All of a sudden, the pilot tests the gas burners of the balloon. The flames roar fiercely upward in the pre-dawn sky enlightened by the moon crescent. We are about to set off our balloon flight over the Namib desert.
As we gain altitude, we take stock of the uniqueness of the situation. We move but barely notice it. The pace is slow but steady. The wind streams are imperceptible, except when we change direction. There is no noise, except for the periodic emotional bursts of the gas burners. We don’t feel like defying the gravity. Instead, we simply tune and fuse with the natural elements. This is magical.
The Namib desert impresses for its vastitude as it stretches for more than 2,000 km along the Atlantic coast of southern Africa. The name Namib means “vast place” in local language. From the sky, even modest parts of the desert appear as huge while human footprints look insignificant.
The Namib desert is also probably the oldest desert on earth, subject to arid climatic conditions since about 55–80 million years. Against all odds, life possible with only 2 to 200mm of rain water yearly. Numerous vegetal and animal species live in the Namib desert, including elephants. Few indigenous people manage as well, on pastoral mode or in small settlements.
To me, the Namib desert represents the cradle of humanity. Human life must have started here, in such a pure and genuine natural environment. Adam and Eve met certainly there, before the Eden garden morphed into the Namib desert. Humanity will probably crumble here as well. As a hint, the apocalyptic Mad Max: Fury Road movie was shot mostly in the wilderness of the Namib in 2012.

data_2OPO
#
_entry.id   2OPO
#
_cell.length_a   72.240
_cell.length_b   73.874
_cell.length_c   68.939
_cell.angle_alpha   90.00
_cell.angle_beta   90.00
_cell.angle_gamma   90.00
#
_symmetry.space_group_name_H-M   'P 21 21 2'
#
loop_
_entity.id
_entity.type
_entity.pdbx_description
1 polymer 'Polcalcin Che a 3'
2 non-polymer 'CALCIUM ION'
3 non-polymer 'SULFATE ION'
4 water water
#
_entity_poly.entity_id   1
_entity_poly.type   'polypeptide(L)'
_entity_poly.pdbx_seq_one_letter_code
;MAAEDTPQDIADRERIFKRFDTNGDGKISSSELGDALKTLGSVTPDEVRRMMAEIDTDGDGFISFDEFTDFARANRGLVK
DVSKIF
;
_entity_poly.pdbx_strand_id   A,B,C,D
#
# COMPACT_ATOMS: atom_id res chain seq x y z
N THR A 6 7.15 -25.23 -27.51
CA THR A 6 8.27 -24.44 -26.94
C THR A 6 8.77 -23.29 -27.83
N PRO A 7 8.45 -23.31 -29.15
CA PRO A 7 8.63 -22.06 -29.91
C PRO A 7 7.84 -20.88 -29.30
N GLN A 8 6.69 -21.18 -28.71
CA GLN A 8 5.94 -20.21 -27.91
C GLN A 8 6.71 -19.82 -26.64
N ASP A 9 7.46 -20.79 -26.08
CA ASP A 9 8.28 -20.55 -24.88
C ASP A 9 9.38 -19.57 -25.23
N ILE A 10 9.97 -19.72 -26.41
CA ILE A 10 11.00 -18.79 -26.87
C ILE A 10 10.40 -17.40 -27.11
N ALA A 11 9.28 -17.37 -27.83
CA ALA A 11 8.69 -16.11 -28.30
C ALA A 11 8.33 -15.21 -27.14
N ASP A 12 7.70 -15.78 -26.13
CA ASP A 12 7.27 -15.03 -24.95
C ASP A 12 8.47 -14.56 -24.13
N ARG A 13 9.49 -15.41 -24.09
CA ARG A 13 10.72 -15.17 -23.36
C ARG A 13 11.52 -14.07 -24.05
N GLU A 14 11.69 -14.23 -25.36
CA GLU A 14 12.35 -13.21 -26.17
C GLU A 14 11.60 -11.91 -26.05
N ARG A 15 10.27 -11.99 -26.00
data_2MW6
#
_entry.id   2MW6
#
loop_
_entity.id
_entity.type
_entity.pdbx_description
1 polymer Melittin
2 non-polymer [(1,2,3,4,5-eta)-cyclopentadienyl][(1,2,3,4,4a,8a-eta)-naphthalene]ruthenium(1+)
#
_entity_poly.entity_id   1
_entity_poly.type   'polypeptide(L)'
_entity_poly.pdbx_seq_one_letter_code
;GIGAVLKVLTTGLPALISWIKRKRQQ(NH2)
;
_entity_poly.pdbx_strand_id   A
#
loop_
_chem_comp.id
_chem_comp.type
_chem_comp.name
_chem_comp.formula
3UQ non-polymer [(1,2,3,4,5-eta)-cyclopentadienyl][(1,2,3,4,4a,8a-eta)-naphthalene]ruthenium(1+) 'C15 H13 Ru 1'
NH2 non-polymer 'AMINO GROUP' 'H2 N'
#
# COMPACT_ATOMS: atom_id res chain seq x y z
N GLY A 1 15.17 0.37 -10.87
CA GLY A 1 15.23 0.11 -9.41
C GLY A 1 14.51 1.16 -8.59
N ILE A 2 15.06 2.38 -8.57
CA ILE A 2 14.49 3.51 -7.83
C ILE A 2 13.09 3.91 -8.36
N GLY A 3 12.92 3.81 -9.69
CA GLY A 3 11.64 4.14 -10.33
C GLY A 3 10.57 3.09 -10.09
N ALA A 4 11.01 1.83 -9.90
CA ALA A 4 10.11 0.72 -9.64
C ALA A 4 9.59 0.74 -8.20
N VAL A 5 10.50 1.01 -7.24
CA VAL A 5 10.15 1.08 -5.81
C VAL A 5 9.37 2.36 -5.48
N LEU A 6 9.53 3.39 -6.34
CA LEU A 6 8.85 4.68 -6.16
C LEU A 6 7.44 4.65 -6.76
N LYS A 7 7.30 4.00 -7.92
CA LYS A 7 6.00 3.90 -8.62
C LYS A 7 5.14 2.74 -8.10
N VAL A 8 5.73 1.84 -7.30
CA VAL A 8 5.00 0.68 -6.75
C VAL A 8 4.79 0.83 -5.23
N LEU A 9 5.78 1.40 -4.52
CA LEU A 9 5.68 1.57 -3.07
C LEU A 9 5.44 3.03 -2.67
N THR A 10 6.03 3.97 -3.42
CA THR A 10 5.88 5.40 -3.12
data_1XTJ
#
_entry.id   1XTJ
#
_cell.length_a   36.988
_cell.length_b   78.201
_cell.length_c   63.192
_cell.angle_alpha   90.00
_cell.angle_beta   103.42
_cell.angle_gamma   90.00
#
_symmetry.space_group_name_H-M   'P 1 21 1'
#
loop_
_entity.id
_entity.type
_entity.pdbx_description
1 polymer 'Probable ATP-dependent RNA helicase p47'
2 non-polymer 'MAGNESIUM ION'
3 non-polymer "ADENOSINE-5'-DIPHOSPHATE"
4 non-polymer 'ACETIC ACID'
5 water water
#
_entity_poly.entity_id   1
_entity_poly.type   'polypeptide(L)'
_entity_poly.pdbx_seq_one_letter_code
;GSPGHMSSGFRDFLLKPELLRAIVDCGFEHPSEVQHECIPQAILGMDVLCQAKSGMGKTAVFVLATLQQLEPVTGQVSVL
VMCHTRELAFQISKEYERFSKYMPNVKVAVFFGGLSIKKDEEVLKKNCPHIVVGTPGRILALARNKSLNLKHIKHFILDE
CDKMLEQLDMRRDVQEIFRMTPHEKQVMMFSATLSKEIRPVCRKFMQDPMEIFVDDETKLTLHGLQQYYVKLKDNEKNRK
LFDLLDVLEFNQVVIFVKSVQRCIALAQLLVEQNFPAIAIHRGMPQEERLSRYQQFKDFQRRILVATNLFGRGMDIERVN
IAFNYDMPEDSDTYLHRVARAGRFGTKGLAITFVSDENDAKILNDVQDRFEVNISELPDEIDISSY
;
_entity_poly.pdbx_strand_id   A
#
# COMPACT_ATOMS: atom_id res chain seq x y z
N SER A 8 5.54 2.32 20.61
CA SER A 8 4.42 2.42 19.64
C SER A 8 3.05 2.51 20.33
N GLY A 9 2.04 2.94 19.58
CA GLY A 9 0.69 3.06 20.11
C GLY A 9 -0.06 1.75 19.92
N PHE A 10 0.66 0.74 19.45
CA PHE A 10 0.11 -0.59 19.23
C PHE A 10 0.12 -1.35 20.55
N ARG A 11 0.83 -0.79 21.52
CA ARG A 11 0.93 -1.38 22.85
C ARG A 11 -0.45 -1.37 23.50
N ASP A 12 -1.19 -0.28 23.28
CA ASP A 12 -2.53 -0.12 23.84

The Namib desert displays an incredible colour palette privileging warm red and yellow tones that paint the bare landscape even the wee hours. Our balloon uses astutely the wind and the light to approach the most scenic locations and to play with natural shadows.
From the sky, the Namib desert sand is bombarded by tens of thousands of “fairy circles” – barren circles edged with vegetal patches. The scientific rationale of the phenomenon is still unclear: the circles could be created by termites living under the soil or by surrounding plants competing for water, or by a combination of both patterns.
I prefer the indigenous traditional beliefs. For the Himba people, the rounded barren patches are the tangible footprints of the gods. The Bushmen traditionally ascribe them spiritual and magical powers. Hence the fairy circles.
Down there, our landing site and breakfast are being prepared. But I don’t want to touch ground anymore. I wish to remain in the air as a Namib’s bird or spirit. Deaf to my call, the balloon looses gradually altitude to land as smoothly as it took off.
This has been an awesome and unforgettable experience. I am no longer the same globetrotter – feeling now more serene and better tuned with Mother Earth. The vastitude of the Namib desert does not mean emptiness at all. Instead, it fills our eyes, lightens our soul and reminds us about the human life’s essentials.